Friday, November 25, 2011

10th Grade Spanish Done Right

10th grade at the main campus of Flanagan High School in Pembroke Pines, Florida was strategy every day. There were so many students on that one campus alone, probably well over 2,000, that it's a wonder the buildings didn't bulge on all sides. It was two levels, and one stairwell to get to the second level, near the cafeteria, was so crowded between classes that you had to hold your breath just to have enough space between you and the person in front of you. If you didn't have to buy lunch in the cafeteria, then you didn't spend time there. Far too crowded, unless of course you were part of a clique that hung out there, but I wasn't, and didn't know of any since I wasn't very social, only when conversations occasionally formed around me and I was sucked in. I had a friend named Stephen, who was much the same way, and we chatted in the morning and during the day, but never hung out together outside of school. It was just that way for me: You go to school, do what's required by the system, and go home. After homework, the rest of the time is yours.

Spanish class was always in the morning, first class I think. I don't think that was why I failed, though. I dreaded it. All those phrases to learn, the different pronunciations, the sentences, and there was one assignment I remember in which you had to write an essay in Spanish. I was so inept at the assignments that I failed, and summer school was the only choice. It's ironic that I failed Spanish considering my newfound interest in Mexico, though I don't think I'll visit. I'll probably study Spanish anew because of it, but because I'm not confined within the pressures of a classroom, it'll be easier.

Mom and Dad kept on me about my grades, but failing Spanish wasn't such an issue. I'd go to summer school, hopefully get a better grade, and that was that. In previous years, I had gone to summer school voluntarily anyway to get ahead for the next school year, and it was because of this diligence that I didn't have to go to Hollywood Hills High at all for the last half of my 12th grade year. There was an arrangement made so I wasn't marked absent, and I got to stay home.

To give you an idea of when I retook Spanish, X-Men was the most hyped movie of the summer. Entertainment Weekly had a huge spread about it, from the cast to the plot to the special effects, ahead of its July 14th release. Movies played a major part in my Spanish class in summer school, since that's really all I remember about the class, and standing up for what I believed in, even when it pissed off the teacher and in turn got the class pissed off at me.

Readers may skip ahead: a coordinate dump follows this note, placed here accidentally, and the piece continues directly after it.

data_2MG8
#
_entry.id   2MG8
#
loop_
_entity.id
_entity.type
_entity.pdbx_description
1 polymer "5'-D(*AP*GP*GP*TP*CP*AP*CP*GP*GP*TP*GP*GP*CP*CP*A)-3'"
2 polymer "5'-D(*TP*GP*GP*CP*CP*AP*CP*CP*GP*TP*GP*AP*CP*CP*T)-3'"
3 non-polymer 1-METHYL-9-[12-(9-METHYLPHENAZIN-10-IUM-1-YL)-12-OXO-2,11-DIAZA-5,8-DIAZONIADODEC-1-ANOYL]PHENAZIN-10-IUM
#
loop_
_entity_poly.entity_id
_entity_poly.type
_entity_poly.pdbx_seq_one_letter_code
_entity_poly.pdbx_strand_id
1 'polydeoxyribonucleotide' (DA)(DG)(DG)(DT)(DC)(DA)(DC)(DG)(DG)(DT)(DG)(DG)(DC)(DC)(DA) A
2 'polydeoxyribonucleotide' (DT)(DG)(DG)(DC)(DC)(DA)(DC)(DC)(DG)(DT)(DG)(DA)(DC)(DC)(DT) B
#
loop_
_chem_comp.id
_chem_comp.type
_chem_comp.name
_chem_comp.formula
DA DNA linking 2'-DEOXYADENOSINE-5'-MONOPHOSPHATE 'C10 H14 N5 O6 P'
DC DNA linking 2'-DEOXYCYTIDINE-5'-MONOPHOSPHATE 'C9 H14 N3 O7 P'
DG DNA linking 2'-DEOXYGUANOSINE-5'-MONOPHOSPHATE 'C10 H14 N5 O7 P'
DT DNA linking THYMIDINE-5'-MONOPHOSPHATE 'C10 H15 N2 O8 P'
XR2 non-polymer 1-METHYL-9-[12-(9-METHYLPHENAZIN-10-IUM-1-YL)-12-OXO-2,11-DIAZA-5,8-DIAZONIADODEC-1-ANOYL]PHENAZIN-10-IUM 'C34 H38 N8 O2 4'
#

We were a good group, a few class clowns, but none that stood out to such disruptive effect. Friendly, temporary acquaintances all. The teacher liked the rhythm of the class, how lessons went by so smoothly, and I'm thinking it must have been a Friday when she decided to show a movie in lieu of doing anything else related to Spanish for the latter half of the day.

But it wasn't a good one. It was Fools Rush In, starring Salma Hayek and Matthew Perry, back when Friends got him movies and he wasn't as good a comedic actor as he is now. I had seen it a couple of years before and hated it, mainly because the director, Andy Tennant, did not and still does not know how to stage comedy. This is another example of influences previously being unknown. Part of the movie takes place in Las Vegas, which I feel can be home for me, and part of it was filmed in Taos, New Mexico, which I want to visit one day. Back then, I didn't know anything about either, and only knew about where I lived in Florida, what was around me in that area, and where I had been in Florida.

After the teacher told us that she was putting on Fools Rush In, I loudly groaned, and it was enough to make her change her mind and continue with classwork. And my classmates were ticked at me. But I didn't care. I wasn't going to sit through the same bad movie again. There are times when you should do for others, when you should bite your tongue, understand that it makes the other person happy, and just go through with it. This wasn't that time.

The last day of class arrived and the teacher decided to put on a movie since the class was over and there was nothing else to do. This time, it was The Mask of Zorro, starring Antonio Banderas, Catherine Zeta-Jones, and Anthony Hopkins. I was much happier, especially because there were swordfights.

There are many instances in life in which you have to go through the crap to get to the treasure. That was one of them. I didn't care that my classmates were glaring at me, because even though I didn't enjoy some of the classwork, it was required in order to get a good grade. I had to do it. But even though I still had to sit in the class during a movie, I didn't want to have to suffer through what I didn't like before. Sometimes I stand up for what I believe in even if it inconveniences others. I don't do it often, only when I'm confronted by something that could threaten my wellbeing. This was also before I got heavily into reviewing movies, and saw other movies that were a lot worse, before I developed Teflon skin that could let me write a review of a bad movie and move on without being bothered further by it.

I'm most proud of not being affected by my classmates glaring at me and probably hurling a few complaints at me which have long been forgotten. One of my favorite songs is "Englishman in New York" by Sting, his tribute to raconteur and staunch individualist Quentin Crisp, who's one of my heroes. In that song is this lyric, which is one of my favorite quotes: "Be yourself, no matter what they say." I had been living it before I even knew about Quentin Crisp, and only now did I realize that I was.